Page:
Alas, there were genuine (and not so genuine) reasons for concern. The first, probably the most memorable, was Greece. Greece in no uncertain terms had a massive – and genuine – budget deficit problem! The Greek economy joined the Eurozone in 1999, on self-proclaimed fudged budget figures – big mistake! Essentially, the Eurozone did wonders for Greece, initially. The Greeks received huge amounts of money from lenders (mainly Germany) who deemed Greece a safe investment – why? Because it was in the Eurozone of course! Under normal circumstances, lenders most definitely would not have invested so much money.
Unbeknown to most over this period, Greece, like many other countries, was experiencing a huge housing bubble before the crash. Nevertheless, everyone was benefitting from the Euro currency at the time so this bubble went unnoticed. Then the housing bubble burst. Since the Greek economy was largely propped up by the construction industry, where jobs virtually disappeared overnight, the unemployment rate pretty quickly sored.
As previously mentioned, when revenues plummet we would expect the budget deficit to climb (due to automatic stabilisers). In addition, compared to most advanced economies at the time, Greece had an abnormally large informal economy of around 30% (tax evasion etc). Therefore, tax collection, in addition to the many other problems, was fundamentally weaker. Mix all of these factors into a pot – a lot of debt, a growing budget deficit, and a structurally weaker economy (among other major issues) – and what you get is a debt crisis!
Greece’s Unemployment Rate peaked at 35% of workers!
To make matters even worse, if having nearly a third of your workforce unemployed within 4 years and over half of youths unemployed was not bad enough, there was nothing Greece could do about it. Essentially, to save Greece, and Spain for that matter, the European Central Bank would have been required to buy up a lot of bonds in those countries to bring the cost of borrowing down – which would have shot Germany in the foot with substantially higher inflation.
On a side note, if Greece still retained the Greek Drachma – its own currency – it could have devalued it to increase its international competitiveness. In addition, they would have benefitted from more flexible monetary policy matching their economy. Obviously, Greece adopted the Euro so was unable to devalue or benefit from the flexibility of having its own currency. Internal devaluation (forcing wages down) was possible, though it is not a quick response and it simultaneously worsens private debt – because incomes are falling yet the debt remains mainly unchanged.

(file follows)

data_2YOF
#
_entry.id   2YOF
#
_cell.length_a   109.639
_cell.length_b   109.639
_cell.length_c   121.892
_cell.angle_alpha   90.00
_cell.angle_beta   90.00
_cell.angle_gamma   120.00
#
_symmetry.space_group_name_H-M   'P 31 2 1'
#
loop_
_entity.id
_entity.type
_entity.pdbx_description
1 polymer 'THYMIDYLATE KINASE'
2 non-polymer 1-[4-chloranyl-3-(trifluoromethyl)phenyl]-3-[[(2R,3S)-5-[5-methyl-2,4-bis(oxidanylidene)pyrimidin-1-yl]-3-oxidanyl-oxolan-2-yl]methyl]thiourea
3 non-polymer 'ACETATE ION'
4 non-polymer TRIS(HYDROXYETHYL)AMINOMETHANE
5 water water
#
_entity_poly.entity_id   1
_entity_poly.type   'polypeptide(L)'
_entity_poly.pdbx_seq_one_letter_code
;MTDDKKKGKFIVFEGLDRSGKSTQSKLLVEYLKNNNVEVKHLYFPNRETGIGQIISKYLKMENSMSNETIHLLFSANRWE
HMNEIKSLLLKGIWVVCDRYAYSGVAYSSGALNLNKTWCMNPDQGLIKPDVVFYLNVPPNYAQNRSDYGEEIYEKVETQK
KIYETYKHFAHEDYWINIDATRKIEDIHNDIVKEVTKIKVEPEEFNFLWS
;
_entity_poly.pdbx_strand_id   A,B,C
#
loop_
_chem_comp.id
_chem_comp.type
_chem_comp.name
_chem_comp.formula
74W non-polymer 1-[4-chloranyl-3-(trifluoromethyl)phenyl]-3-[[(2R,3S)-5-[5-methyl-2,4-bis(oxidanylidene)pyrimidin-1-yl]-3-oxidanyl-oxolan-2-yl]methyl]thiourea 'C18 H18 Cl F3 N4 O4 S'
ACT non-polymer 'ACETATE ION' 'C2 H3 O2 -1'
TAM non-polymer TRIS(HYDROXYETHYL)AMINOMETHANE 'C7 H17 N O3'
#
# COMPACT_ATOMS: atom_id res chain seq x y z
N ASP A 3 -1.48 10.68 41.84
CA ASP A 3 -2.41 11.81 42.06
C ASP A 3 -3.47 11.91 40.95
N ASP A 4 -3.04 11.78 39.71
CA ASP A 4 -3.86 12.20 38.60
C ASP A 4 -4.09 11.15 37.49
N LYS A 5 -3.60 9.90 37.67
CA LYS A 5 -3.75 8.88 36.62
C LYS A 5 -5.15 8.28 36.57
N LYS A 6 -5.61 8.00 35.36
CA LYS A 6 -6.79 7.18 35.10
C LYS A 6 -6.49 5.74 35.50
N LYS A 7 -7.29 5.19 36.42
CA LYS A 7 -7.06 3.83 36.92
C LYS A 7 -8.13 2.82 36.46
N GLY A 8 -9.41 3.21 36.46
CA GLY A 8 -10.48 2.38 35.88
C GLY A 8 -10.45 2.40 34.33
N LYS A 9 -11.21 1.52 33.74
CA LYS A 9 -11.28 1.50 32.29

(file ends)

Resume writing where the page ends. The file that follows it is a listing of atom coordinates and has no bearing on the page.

Greece was forced, eventually, to adopt strict austerity measures which have undoubtedly left the country impoverished. The Greek economy is now a fraction of its former self today. Greece’s genuine budget deficit problem facilitated a huge catalyst for deficit scaremongers; an incredibly good reason to promote austerity. Though, as most will be able to see, Greece’s situation was quite unique compared to that of most other advanced economies (especially those with their own currency).
The Excel Mistake
Early in 2010, an academic paper, published by Carmen Reinhart and Kenneth Rogoff, two highly accredited Harvard economists, began to circulate. This, later infamous, study titled “Growth in a Time of Debt”, basically claimed that growth drops off (goes negative) when a country’s debt rises above 90% of GDP. If politicians were scared of debt before, then this paper inevitably gave all more reason to be petrified. This was an excuse for most countries, especially across Europe, to impose destructive cutbacks since there was ‘credible’ academic research hinting towards it.
This publication in question was published in the American Economic Review (an extremely credible economic journal), but not subject to the extensive peer-review standards which are normally applied – presumably due to the academic’s statuses. Subsequent examinations later found that the findings were not just incorrect, but the paper had huge flaws.
“It is sobering that such an error slipped into one of our papers despite our best efforts to be consistently careful”.Reinhart and Rogoff Statement to the BBC, 2013
Due to mounting criticism, the academics eventually allowed other researchers, who could not replicate their findings, access to their original spreadsheet. They found in short, that they had omitted some countries from the sample causing biased results, used questionable statistical methods and, there was an Excel code error. This was just one example (possibly the most famous publication of the period) of the growing problem of indirectly advocating robust austerity measures. Eventually, Reinhart and Rogoff acknowledged their mistakes; however, it was already too late – austerity had been adopted instead of stimulus packages across most of the advanced economies.